It’s been one of those months where keeping up with the latest news is a full-time job in itself. So we like to offer a quick roundup of the latest developments at times like these, so you can keep up-to-date with everything that’s going on.

In the last two weeks, we’ve had Google algorithm updates, a £2.1bn fine for the search giant – plus a whole can of worms that could open after the EU’s antitrust ruling – and that’s just for starters.

‘Significant’ algorithm update on June 25

All the data from multiple sources points to a major Google algorithm update that appears to have occurred on June 25. It seems that sites sitting in the 6-10 positions of page one have been hit the hardest and, while it looks like a cross-industry impact, some sectors have been hit particularly hard.

The food and beverage industry looks like the biggest victim at this stage, followed by health and fitness; gambling; retail and travel sites.

Google is giving the usual ­we make changes every day speech and there aren’t many theories on what specifically is being targeted in this update. Expect more news on this over the coming weeks.

Google Posts now available to small businesses

Last year, Google released a new platform called Google Posts that allowed celebrities and major brands post directly onto search results via a carousel.  Well now the search giant has opened this feature up to local and smaller businesses using the Google My Business platform.

The listings can appear both in Google Search and Google Maps for relevant queries. Google says the format is design for businesses to promote daily deals, events, best products, new arrivals and other posts of interest to consumers. Details like location, contact info and hours of operation are automatically fed into the posts – plus an all-important CTA to get users taking action right away.

EU slaps Google with a £2.1bn fine

In what kind of feels like a small moral victory, Google has been slapped with a penalty of its own. The EU is fining parent company Alphabet £2.1bn after it ruled that Google does in fact use its search engine to unfairly stifle competition. Google still reject the criticism of its conduct and could yet appeal the verdict, but the tech giant is yet to comment on that possibility.

Of course, £2.1bn won’t cripple a company of Google’s stature but this is the largest ever fine handed out by the EU in an antitrust case – double the previous record against Intel in 2009.

The question now is, what does this mean for the future of Google? This seven-year antitrust case highlights Google’s implementation of Google Shopping on its results pages, which leaves us wondering two things. First of all, what changes will Google have to make to Google Shopping? More importantly, though, Google’s aggressive promotion of its own products extends far beyond Google Shopping, so could the tech firm be forced to rethink its approach across the board?

Let’s not forget Google still has two ongoing antitrust cases with the European Union. The ruling also means rival companies who feel Google’s illegal activities hurt their business can now sue Google directly – and the queue of companies lining up to take action is pretty long to say the least.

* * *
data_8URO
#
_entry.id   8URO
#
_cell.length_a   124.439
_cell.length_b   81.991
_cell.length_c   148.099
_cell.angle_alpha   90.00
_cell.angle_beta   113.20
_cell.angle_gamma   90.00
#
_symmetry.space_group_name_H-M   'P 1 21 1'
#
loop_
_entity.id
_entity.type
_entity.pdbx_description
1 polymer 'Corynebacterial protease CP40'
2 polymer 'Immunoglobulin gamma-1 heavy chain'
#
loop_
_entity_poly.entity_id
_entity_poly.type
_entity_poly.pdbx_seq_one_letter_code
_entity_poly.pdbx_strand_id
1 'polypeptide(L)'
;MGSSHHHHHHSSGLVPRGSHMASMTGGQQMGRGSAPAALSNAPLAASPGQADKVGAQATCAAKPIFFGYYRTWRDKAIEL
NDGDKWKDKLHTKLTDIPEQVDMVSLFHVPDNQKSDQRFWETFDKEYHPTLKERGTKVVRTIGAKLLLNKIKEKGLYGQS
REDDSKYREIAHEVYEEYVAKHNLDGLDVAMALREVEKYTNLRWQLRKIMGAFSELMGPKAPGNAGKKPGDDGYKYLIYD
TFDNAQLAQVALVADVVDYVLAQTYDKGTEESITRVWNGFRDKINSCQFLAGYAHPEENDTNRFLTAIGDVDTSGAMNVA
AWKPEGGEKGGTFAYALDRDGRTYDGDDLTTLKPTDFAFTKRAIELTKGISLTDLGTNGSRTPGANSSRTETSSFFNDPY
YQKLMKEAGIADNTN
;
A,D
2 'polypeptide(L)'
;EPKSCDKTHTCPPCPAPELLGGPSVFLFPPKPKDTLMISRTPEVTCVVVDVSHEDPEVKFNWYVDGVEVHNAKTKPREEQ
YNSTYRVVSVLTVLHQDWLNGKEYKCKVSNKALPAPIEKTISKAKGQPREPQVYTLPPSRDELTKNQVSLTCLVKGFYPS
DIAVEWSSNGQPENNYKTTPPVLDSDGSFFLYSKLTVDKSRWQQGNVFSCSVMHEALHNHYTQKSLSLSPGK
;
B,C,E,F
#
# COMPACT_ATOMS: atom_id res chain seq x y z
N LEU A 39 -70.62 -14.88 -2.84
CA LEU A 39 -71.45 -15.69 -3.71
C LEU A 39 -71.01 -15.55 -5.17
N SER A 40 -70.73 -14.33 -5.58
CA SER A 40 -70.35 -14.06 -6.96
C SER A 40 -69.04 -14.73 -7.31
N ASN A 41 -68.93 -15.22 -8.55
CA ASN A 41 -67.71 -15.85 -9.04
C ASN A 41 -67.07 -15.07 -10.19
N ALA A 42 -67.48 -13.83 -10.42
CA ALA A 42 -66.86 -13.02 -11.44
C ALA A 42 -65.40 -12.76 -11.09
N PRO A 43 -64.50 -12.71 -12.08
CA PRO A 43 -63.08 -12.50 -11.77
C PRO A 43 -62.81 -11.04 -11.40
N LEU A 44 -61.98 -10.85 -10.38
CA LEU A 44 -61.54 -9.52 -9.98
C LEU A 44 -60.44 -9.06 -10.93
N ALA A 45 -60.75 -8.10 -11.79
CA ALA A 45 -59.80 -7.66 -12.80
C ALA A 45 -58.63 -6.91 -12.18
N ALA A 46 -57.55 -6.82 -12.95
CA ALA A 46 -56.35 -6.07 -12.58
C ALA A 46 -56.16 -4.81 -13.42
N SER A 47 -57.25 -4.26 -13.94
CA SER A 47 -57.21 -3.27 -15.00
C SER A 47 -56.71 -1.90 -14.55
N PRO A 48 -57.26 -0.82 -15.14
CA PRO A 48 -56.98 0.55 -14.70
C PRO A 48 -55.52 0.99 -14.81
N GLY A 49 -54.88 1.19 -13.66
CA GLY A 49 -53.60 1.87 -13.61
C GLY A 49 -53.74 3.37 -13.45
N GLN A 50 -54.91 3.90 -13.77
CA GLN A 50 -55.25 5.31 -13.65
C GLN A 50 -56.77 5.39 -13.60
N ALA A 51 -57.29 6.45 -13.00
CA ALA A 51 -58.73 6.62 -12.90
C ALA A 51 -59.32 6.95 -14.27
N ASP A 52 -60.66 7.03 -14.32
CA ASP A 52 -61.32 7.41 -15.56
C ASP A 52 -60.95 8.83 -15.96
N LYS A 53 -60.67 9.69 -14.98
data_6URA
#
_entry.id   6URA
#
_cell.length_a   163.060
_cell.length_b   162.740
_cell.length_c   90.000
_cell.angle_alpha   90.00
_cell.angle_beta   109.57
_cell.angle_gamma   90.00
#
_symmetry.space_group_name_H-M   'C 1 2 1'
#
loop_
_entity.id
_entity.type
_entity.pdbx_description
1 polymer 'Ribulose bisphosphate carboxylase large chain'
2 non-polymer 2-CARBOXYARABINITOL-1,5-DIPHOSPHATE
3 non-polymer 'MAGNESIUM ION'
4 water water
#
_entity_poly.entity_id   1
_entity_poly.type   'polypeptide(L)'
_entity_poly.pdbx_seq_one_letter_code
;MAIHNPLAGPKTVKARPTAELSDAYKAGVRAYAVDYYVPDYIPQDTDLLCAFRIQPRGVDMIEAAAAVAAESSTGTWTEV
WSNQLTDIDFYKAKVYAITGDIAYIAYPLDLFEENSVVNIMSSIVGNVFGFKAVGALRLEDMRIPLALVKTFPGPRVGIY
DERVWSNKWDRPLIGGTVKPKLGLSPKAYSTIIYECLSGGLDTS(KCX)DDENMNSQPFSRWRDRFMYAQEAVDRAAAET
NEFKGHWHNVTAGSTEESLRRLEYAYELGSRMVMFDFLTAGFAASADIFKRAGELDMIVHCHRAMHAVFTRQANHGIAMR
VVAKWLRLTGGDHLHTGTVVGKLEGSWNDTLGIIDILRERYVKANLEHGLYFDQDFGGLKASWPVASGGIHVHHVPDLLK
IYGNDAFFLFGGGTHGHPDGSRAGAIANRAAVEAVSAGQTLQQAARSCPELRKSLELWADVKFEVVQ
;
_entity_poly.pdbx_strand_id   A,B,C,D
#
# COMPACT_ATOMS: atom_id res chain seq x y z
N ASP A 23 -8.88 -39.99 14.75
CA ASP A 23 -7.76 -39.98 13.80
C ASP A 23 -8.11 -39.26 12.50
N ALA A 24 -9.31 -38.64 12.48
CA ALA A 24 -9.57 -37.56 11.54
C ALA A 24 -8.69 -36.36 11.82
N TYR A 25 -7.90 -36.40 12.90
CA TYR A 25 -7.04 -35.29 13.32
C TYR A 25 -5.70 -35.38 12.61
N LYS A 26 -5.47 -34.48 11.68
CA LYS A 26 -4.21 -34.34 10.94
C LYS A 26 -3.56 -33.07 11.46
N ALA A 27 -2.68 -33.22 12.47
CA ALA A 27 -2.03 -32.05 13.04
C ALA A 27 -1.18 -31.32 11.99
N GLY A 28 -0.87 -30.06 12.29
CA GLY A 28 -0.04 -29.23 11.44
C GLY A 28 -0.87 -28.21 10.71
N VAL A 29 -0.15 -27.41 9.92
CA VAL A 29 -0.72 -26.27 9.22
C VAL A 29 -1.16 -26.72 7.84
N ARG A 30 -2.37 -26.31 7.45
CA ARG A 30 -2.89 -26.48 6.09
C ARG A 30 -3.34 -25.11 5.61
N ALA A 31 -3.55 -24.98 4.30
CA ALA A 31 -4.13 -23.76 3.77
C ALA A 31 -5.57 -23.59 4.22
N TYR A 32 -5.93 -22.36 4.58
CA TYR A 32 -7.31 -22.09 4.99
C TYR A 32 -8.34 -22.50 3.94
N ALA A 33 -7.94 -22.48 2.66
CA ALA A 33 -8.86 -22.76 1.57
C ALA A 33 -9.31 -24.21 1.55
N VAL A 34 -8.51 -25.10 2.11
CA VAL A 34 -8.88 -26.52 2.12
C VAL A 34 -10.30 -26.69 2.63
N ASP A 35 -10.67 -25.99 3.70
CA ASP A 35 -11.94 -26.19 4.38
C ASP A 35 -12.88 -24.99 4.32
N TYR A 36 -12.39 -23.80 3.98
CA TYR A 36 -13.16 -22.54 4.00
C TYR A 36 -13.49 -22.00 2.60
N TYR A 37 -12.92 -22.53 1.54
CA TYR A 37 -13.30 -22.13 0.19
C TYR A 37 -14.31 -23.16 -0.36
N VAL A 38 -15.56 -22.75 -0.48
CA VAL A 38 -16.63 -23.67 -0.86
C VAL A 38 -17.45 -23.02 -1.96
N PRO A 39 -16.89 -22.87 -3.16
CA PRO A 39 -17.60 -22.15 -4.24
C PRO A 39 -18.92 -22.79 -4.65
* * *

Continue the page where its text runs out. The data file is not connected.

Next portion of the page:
Google to stop reading your emails (at least for advertising)

In an uncharacteristic move to improve user privacy, Google has announced it will stop reading emails sent via personal accounts on Gmail for advertising purposes. Since Gmail was created 13 years ago, Google has been scanning ingoing and outgoing emails from people using free Gmail accounts. This policy has always been in place, but received a major backlash from users in 2014 after the company clarified its policies.

Needless to say people weren’t impressed – especially the non-Gmail users who were unsuspectingly having any emails they sent to free Gmail users screened by Google.

As always, the aim from Google’s perspective was to provide better ad targeting but Google is now putting an end to this. Does this mean Google will actually stop reading our emails? Well, no, sadly not. It will continue to scan your emails in order to personalise your Google experience, but it won’t use this data to target you with ads. You know how Google Now magically knows when you’ve booked a new flight? Yes, you guessed it. Features like that all rely on Google taking an automated peek into your mailbox.

Canada just forced Google to remove results globally

Courts in Canada have ordered Google to remove results listings globally for a company caught up in a copyright scandal. Datalink Technologies Gateways apparently relabelled the product of another company, selling it online as its own. Courts in Canada previously called on Google to remove all results pointing to Datalink pages and the search provider did so – for the Canadian version of its pages only.

However, now the courts have ordered Google to remove these results globally, to prevent illegal sales of the product in question outside of Canada. Google has appealed the ruling and rights groups back the search provider on the basis of internet censorship and freedom of speech.

This is an interesting one, for sure.

So that’s what was going on in the world of SEO over the last two weeks. Google algorithms are getting trickier to pin down – something we expect to continue – and the search engine’s legal battles leave us wondering what else could change before the year comes to an end. Rumours of another record-breaking antitrust fine from the EU are already looming, this time for Google’s insistence that phone manufacturers using Android load their handsets with its own applications. Get the popcorn ready, it could be an interesting July!